Apart from the absolute value of the weight lifted, beyond a point of time there's also a diminishing strength return with increasing bodyweight (although strength DOES increase) - this makes it easier for lighter guys to lift x times their bodyweight than bigger guys. Therefore for "best lifter" comparisons, Wilks coefficients are widely used in a powerlifting meet.

Mathematically, Wilks coefficient (comparing relative strength of PL) is given by the following formula:

coeff = Wt lifted / (a + b*x + c*x^2 + d*x^3 + e*x^4 + f*x^5)

Here x is the bodyweight and a-f are constant values (different for men and women). As you can see, the variation is non-linear. The normalized weight is this factor multiplied by the weight lifted.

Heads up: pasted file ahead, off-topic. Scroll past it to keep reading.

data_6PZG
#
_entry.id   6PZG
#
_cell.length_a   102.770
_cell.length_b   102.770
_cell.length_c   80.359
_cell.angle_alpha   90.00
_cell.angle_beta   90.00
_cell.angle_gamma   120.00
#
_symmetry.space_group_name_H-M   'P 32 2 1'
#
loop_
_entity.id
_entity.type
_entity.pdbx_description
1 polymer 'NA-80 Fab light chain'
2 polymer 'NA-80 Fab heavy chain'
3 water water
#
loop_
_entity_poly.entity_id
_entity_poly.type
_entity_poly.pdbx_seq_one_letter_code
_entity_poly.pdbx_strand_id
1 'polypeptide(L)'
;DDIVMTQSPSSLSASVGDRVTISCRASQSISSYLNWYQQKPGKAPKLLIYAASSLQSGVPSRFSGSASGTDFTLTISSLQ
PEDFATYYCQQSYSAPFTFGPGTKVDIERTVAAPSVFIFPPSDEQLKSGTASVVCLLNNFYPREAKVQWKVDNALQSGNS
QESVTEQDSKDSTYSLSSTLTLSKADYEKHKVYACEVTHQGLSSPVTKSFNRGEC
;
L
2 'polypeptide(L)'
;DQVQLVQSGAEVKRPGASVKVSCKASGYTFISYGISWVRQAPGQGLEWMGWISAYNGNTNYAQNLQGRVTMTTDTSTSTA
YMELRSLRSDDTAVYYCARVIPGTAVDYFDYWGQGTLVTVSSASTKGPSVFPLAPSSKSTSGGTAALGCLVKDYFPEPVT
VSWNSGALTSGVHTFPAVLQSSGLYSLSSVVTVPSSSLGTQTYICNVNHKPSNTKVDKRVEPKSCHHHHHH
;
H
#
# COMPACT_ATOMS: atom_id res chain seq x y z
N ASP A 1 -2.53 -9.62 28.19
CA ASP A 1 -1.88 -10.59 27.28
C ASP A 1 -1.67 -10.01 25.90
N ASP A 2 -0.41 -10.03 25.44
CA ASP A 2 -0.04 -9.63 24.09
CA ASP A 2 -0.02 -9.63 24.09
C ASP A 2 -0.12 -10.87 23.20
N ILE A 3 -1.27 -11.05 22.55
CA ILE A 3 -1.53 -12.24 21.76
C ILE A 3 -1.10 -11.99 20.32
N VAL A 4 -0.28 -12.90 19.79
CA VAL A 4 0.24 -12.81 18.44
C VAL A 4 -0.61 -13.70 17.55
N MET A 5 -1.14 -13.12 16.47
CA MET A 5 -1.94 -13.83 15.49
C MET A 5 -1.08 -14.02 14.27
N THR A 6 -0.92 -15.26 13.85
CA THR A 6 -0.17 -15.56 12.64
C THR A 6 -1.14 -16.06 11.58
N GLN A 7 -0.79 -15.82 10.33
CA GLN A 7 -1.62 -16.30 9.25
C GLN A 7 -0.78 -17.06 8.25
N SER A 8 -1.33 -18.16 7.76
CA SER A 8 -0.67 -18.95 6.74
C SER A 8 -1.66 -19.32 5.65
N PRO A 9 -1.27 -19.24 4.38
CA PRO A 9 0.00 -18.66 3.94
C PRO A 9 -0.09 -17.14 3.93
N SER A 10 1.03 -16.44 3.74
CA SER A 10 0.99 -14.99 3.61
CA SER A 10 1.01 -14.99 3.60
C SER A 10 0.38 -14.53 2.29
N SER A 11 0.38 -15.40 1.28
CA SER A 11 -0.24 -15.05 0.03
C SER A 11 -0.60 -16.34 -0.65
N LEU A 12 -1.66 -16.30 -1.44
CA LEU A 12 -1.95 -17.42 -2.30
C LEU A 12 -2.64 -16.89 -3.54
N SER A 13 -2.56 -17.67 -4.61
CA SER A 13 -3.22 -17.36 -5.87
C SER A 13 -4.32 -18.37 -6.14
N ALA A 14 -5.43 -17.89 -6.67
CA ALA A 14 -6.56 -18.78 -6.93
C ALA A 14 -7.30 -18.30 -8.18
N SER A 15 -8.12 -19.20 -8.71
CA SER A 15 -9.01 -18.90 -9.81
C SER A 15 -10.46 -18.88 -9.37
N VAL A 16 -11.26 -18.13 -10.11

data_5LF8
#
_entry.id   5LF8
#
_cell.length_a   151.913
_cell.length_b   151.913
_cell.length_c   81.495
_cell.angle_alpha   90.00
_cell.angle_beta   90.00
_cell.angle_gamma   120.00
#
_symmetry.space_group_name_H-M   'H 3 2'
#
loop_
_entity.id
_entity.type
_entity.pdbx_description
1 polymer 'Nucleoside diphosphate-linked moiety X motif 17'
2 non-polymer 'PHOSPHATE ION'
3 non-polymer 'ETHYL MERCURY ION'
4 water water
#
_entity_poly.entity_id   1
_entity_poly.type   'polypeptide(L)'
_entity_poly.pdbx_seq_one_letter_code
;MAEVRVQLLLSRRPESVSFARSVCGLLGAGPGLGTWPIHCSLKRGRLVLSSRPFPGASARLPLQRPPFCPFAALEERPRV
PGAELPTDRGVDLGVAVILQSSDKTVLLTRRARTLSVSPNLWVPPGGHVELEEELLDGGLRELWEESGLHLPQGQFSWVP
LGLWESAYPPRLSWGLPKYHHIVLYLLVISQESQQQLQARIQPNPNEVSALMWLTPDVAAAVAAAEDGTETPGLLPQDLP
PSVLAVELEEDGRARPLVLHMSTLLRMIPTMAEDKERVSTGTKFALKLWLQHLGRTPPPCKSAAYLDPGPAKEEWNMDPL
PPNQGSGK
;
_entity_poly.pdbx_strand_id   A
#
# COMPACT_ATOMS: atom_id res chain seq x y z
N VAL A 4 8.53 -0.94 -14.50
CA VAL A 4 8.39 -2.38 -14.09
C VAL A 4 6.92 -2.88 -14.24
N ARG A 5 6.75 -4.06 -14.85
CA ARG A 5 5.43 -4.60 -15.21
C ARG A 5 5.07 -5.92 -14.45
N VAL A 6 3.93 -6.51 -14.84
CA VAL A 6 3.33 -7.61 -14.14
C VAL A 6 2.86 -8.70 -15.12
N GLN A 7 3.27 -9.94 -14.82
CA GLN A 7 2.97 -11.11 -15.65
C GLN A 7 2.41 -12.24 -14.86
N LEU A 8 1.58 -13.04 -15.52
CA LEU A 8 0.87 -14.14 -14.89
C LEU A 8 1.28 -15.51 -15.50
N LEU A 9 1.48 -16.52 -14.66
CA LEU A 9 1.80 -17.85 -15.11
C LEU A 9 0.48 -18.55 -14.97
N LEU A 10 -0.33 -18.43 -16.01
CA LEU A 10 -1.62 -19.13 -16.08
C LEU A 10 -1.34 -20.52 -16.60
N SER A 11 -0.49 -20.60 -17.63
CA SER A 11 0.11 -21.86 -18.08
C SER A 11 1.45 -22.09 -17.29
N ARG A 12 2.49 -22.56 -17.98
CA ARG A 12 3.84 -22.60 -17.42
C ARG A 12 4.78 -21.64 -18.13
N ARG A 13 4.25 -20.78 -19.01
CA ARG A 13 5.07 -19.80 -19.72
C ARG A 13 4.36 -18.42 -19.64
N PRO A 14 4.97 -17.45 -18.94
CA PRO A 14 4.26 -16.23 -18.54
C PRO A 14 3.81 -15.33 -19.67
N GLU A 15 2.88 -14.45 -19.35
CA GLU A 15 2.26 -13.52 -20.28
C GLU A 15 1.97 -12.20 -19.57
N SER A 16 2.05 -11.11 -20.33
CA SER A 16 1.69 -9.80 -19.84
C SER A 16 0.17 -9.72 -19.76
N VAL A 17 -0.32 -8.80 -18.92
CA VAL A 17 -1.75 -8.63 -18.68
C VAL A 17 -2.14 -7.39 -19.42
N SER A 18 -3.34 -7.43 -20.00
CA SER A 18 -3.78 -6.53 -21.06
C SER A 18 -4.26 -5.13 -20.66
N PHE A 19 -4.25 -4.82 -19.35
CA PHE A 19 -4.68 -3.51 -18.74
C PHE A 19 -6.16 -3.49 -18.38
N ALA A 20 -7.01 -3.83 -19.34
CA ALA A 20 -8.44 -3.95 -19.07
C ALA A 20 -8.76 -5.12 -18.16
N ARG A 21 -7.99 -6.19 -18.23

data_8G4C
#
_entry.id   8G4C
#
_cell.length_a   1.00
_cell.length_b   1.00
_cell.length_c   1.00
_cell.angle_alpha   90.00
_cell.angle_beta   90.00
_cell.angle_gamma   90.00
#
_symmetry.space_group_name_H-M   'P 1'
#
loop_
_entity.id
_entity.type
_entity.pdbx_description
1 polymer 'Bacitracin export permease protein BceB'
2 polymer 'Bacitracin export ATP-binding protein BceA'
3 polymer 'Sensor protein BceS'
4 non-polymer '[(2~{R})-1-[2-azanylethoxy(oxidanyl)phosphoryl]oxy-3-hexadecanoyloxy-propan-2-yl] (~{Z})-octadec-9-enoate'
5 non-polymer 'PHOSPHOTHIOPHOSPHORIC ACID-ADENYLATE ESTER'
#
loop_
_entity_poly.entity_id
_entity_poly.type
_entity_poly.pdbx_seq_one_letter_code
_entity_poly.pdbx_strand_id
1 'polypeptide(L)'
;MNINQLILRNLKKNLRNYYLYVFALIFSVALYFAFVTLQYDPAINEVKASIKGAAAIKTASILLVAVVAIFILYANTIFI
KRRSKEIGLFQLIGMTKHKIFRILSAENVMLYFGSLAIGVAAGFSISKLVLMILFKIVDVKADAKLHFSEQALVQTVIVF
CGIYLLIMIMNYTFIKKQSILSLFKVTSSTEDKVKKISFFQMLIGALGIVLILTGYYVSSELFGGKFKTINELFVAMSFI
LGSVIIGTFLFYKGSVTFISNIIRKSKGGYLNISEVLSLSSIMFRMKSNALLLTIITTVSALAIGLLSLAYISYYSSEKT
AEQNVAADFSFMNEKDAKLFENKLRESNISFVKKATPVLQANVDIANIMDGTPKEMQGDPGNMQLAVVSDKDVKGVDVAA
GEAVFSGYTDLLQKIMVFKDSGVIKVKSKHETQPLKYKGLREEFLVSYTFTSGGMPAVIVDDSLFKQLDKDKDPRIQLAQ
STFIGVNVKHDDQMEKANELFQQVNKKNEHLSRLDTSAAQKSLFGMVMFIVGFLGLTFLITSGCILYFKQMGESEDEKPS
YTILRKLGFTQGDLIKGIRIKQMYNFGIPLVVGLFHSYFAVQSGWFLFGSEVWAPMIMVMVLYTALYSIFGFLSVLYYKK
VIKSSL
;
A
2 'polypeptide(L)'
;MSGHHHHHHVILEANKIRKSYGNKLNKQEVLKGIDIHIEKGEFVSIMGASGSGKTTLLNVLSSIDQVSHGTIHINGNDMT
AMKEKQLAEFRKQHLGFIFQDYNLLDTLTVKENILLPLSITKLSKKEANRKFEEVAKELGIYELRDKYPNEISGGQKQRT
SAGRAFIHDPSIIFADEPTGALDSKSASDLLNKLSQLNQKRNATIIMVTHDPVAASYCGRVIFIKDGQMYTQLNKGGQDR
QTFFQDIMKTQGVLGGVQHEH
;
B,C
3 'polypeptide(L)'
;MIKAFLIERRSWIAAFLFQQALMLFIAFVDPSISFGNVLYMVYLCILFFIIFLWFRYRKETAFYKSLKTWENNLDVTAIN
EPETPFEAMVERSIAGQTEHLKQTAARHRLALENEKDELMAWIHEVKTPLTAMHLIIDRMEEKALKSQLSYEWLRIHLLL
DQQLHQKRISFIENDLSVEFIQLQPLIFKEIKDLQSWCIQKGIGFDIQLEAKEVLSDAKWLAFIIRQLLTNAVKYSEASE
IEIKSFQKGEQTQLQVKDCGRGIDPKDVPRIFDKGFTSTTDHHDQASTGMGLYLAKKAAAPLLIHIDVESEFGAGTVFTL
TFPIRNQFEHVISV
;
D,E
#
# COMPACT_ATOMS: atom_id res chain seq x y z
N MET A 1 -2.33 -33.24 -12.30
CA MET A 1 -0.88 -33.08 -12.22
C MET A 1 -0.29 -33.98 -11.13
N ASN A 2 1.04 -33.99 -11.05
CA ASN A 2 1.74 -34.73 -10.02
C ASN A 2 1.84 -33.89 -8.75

Here's a graph I plotted out (lol, I have nothing better to do at lunch time), which shows the variation of normalized weight with bodyweight if the lifters lift 2x bodyweight.

Lifting 2x stronger at a higher bodyweight would have you much stronger compared to a lower bodyweight using the normalized scale.

In your example, normalized weight lifted by the 180 lb lifter lifting 360 lbs would be 242.712. The same value for the 350 lb guy lifting 600 would be 327.9